The course offerings focus on the theory and practice of international human rights law. Lectures and classes are scheduled in the morning and afternoons. The introductory morning course in the Fundamentals of International Human Rights Law provides participants with an in-depth understanding of relevant laws, legal principles, obligations and enforcement machinery. Students that have already studied international human rights law or can demonstrate significant professional experience in the field may opt to take the advanced morning seminar in Human Rights Advocacy. The afternoon electives allow more in-depth study of a particular specialized area of international human rights law. In addition, the program includes a careers panel and a lecture series by some of the leading authorities and actors in the field of international human rights law.
The morning session is comprised of a plenary lecture, followed by a small seminar discussion group. Participants may choose one of the following morning seminar options:
- The Fundamentals of International Human Rights Law
- Human Rights Advocacy and Dissemination*
*Subject to the approval of the Course Directors as this is an advanced course
The afternoon sessions are taught in small discussion groups of usually no more than 18 students. Participants may choose one of the five following electives:
- International Criminal Law
- Economic, Social and Cultural Rights
- Gender, Sexuality and International Human Rights Law
- Human Rights in the Marketplace
- International Human Rights and Refugee Law
You will be asked to choose your seminar options on the application form. For the afternoon seminars we will ask you to number your choices 1 (first choice) and 2 (second choice). We will always try to place you in your first choice but this may not be possible if a class is already oversubscribed. We may not be able to confirm your class choices until after the payment deadline.
Please see below for detailed information about the content of these courses.
Fundamentals of International Human Rights Law
Prof Basak Cali, Prof Jenny Martinez, Dr. Magdalena Sepúlveda, Dr. Alexandra Xanthaki
(3 semester credits)
This core introductory course aims to provide students with a basic grounding in international human rights law and its systems for enforcement. The course is open to students that have no prior knowledge of international law or international human rights law. The first part of the course examines the philosophical and historical development of human rights and basic key principles of public international law which underpin international human rights law. During this part of the course particular emphasis is placed upon an examination of the sources of international human rights law. The second part of this course explores international and regional human rights laws and enforcement machinery. During this part of the course we examine and evaluate the work of the United Nations Charter and Treaty-based machinery and the regional human rights laws and systems in Africa, the Americas, Europe and developments in other parts of the world. The final section of the course examines a number of topics in international human rights law, including poverty and human rights, the rights or women, humanitarian law and intervention, the rights of refugees, international criminal tribunals and the role of non-governmental organizations in the protection and promotion of human rights. This course is taught by way of a daily plenary lecture which is delivered by different eminent faculty each day. The lecture is followed by seminar groups that facilitate greater discussion and exploration of the lecture topic of the day. The course is evaluated by way of a written examination (75%) and class participation (25%).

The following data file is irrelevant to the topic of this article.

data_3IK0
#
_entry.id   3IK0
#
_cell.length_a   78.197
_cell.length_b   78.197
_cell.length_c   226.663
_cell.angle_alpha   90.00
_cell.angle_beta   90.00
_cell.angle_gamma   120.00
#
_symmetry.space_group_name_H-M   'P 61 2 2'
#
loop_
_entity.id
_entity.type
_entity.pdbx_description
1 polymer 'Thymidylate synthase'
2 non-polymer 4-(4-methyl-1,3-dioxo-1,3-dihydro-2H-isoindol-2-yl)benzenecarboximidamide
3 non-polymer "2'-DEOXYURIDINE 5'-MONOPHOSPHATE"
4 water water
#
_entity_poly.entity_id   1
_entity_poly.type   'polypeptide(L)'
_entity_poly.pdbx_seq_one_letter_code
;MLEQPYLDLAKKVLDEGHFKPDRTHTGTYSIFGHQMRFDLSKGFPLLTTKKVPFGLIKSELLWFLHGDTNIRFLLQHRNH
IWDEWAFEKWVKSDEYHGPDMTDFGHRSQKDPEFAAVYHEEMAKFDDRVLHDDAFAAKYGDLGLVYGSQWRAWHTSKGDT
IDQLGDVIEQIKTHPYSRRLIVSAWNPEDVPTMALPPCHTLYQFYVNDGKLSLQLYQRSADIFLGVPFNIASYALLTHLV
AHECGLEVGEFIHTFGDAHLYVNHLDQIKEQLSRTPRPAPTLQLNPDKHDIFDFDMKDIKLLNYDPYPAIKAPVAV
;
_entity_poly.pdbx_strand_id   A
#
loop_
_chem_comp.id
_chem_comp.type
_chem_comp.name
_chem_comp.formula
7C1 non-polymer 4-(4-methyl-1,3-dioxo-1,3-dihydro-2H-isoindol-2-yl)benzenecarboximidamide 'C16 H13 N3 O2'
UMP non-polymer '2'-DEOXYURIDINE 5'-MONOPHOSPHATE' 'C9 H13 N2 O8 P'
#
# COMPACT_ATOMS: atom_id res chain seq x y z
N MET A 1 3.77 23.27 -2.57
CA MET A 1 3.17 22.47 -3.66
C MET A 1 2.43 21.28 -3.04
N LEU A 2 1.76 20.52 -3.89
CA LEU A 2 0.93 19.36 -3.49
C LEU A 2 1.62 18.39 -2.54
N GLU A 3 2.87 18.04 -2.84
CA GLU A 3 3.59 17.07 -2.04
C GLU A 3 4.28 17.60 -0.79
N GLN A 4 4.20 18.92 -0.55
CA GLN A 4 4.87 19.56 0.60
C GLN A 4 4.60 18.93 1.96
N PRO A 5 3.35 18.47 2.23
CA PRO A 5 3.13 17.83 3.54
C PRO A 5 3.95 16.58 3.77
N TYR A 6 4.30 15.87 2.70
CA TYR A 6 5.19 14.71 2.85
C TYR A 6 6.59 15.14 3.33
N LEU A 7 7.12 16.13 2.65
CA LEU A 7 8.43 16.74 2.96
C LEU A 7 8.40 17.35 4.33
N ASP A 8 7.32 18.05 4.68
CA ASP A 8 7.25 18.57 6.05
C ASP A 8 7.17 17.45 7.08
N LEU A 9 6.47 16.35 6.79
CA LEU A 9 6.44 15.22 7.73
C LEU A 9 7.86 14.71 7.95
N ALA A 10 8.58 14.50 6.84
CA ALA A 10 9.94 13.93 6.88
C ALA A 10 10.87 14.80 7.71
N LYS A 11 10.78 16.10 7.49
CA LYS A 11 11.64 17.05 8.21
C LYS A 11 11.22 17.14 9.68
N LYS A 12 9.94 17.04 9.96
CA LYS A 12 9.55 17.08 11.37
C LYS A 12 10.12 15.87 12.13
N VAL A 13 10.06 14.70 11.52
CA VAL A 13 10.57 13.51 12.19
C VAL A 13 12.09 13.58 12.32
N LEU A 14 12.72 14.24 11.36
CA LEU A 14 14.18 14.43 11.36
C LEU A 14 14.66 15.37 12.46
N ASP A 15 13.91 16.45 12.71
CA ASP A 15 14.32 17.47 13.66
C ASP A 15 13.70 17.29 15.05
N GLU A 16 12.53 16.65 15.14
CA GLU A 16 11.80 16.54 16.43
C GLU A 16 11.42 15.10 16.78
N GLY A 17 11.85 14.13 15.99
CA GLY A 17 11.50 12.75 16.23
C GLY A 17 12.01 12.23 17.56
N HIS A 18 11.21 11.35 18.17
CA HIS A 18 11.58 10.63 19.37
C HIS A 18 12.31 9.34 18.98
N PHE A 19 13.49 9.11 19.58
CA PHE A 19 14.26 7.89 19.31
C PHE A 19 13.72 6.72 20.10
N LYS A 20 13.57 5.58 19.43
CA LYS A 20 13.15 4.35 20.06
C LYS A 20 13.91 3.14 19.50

Human Rights Advocacy and Dissemination
Prof Ralph Steinhardt
(3 semester credits)
This course emphasizes the role of attorneys in the articulation and enforcement of international human rights law. It is now possible to speak meaningfully of international human rights practitioners, just as prior generations have spoken of tax lawyers and corporate lawyers. In this course, students will analyze human rights norms in the form of treaties, customary international law, and "soft law" instruments, and they will assess the value of various international, regional, and domestic systems of enforcement. At each juncture, students will confront contemporary problems in international human rights law, especially the liability of non-state actors, the sporadic internalization of human rights norms by government actors, and the challenge of cultural relativism and other forms of human rights skepticism. The course is evaluated by way of a written examination (75%) and class participation (25%). Students taking this course are required to attend the daily plenary lecture which forms part of the Fundamentals of International Human Rights Law course.